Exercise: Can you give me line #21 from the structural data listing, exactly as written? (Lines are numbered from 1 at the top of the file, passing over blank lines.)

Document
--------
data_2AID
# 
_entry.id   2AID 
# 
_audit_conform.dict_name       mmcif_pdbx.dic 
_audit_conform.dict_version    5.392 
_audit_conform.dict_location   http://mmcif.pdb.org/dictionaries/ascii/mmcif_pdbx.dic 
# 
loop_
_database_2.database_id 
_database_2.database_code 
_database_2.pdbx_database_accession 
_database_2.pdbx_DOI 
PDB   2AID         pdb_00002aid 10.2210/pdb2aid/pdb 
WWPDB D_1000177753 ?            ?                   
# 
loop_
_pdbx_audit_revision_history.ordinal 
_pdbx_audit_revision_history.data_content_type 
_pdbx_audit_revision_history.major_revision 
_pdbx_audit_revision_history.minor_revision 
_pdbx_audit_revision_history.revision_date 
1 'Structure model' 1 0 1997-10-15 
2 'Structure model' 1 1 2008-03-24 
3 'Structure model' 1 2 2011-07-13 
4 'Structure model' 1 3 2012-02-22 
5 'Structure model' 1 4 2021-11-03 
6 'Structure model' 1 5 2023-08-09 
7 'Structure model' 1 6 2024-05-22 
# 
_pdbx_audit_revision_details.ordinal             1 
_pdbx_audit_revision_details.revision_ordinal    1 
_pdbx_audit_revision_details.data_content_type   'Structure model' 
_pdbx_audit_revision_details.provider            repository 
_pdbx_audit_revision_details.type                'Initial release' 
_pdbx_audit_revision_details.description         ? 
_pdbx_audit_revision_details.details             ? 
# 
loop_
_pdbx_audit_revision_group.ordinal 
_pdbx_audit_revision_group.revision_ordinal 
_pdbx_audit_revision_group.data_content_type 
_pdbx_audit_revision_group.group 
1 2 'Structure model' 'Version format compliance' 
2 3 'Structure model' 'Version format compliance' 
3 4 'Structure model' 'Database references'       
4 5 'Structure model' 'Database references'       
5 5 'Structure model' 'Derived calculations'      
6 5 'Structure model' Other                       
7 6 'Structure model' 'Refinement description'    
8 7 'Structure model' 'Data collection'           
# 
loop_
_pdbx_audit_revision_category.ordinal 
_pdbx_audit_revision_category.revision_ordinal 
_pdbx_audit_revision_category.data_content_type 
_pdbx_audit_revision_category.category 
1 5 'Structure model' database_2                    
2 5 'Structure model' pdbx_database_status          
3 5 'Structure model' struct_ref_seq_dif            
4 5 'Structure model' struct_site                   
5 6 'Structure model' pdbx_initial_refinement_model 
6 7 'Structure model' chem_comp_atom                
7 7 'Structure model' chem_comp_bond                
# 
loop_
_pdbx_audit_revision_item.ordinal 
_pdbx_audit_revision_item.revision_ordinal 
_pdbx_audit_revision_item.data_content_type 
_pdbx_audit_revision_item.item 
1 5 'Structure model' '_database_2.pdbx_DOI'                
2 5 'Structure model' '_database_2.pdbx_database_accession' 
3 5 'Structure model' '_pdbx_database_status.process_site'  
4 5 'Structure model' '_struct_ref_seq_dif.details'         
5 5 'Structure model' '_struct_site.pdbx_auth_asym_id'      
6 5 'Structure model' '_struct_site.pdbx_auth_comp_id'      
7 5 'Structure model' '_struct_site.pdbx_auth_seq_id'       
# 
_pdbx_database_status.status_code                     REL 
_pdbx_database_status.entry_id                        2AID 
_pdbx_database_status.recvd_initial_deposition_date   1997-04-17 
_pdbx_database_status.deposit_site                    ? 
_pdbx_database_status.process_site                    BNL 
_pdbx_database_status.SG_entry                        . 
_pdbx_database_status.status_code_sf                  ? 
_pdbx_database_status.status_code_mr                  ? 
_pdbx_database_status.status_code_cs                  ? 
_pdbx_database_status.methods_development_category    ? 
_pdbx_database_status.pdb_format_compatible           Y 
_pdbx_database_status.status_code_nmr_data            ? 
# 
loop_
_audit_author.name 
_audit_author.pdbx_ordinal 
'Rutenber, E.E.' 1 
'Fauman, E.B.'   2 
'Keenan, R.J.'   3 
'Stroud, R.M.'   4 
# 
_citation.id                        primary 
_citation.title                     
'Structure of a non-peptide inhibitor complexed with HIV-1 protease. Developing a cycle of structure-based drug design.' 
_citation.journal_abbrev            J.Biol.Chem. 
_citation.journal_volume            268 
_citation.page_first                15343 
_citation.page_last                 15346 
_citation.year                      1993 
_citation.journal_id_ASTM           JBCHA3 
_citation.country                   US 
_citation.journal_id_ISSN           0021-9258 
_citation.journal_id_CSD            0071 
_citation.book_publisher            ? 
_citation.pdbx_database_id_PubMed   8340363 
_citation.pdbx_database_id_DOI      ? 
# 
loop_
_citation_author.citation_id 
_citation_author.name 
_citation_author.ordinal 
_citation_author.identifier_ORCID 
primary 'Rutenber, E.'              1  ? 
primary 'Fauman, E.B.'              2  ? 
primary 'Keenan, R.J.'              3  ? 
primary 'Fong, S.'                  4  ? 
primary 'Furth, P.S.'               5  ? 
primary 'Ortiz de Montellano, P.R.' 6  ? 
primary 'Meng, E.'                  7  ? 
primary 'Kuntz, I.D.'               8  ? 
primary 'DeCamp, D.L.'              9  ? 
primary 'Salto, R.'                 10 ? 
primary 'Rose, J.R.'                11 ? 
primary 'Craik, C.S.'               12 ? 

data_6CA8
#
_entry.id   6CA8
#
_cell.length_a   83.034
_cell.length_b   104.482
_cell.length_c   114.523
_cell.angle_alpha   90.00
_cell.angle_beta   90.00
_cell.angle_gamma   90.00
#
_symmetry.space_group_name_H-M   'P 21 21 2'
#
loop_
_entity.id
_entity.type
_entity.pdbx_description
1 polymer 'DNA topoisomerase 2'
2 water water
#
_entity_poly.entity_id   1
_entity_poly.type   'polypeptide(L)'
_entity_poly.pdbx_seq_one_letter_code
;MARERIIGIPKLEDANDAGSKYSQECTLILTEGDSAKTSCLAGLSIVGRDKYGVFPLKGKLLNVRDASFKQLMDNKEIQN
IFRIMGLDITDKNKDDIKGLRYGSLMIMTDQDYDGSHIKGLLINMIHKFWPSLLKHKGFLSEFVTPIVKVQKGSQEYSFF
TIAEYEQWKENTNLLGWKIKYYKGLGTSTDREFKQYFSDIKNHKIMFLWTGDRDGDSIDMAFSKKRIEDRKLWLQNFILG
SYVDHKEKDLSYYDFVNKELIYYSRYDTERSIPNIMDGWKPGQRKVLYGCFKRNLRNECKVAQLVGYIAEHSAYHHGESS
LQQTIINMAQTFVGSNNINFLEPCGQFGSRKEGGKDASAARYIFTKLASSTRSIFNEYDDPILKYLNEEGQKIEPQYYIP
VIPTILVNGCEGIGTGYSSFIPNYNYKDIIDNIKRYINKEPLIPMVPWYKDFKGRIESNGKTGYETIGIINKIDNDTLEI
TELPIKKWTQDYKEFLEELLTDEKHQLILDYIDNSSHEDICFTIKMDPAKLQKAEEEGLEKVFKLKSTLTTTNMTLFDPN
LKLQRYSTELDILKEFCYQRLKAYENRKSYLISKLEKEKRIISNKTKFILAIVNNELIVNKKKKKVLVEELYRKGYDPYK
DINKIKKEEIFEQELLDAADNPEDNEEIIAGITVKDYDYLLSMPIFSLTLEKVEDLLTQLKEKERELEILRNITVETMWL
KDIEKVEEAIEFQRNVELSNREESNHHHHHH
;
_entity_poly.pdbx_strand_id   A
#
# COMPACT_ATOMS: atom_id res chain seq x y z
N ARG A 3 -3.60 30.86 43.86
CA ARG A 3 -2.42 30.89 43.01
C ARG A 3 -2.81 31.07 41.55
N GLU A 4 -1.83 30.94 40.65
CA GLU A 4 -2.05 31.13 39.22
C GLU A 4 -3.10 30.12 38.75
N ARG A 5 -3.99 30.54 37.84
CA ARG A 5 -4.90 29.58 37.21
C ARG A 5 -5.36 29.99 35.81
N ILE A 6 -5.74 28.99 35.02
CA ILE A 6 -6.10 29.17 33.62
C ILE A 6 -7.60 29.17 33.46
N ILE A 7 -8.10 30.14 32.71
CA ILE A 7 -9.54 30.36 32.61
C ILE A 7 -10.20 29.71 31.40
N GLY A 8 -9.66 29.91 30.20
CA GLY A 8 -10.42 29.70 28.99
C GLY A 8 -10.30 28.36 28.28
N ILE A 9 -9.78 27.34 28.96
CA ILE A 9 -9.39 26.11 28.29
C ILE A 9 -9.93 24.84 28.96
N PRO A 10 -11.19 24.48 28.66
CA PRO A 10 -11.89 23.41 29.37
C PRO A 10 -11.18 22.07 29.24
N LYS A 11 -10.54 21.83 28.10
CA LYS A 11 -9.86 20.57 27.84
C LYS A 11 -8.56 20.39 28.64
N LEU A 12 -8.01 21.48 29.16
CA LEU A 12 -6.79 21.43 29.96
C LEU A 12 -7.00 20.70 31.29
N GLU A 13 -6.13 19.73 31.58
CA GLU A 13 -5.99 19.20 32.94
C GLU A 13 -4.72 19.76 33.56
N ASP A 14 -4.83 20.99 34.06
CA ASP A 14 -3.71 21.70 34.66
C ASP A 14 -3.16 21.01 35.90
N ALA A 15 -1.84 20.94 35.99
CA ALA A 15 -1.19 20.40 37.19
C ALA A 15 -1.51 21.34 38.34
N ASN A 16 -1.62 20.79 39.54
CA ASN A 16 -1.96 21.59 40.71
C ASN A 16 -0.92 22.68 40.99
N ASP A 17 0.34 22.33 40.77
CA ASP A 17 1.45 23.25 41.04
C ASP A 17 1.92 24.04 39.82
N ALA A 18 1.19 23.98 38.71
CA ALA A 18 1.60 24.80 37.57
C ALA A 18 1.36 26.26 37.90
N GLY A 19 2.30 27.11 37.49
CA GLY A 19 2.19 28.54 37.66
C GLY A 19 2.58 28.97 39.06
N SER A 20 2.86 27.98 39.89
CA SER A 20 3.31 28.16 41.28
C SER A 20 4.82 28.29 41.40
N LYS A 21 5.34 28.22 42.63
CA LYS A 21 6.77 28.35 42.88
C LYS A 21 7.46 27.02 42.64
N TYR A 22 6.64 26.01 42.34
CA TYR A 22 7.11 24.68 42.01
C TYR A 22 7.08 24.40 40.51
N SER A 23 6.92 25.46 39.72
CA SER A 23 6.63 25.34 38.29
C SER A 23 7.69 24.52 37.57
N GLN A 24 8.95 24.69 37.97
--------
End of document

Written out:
_pdbx_audit_revision_history.minor_revision 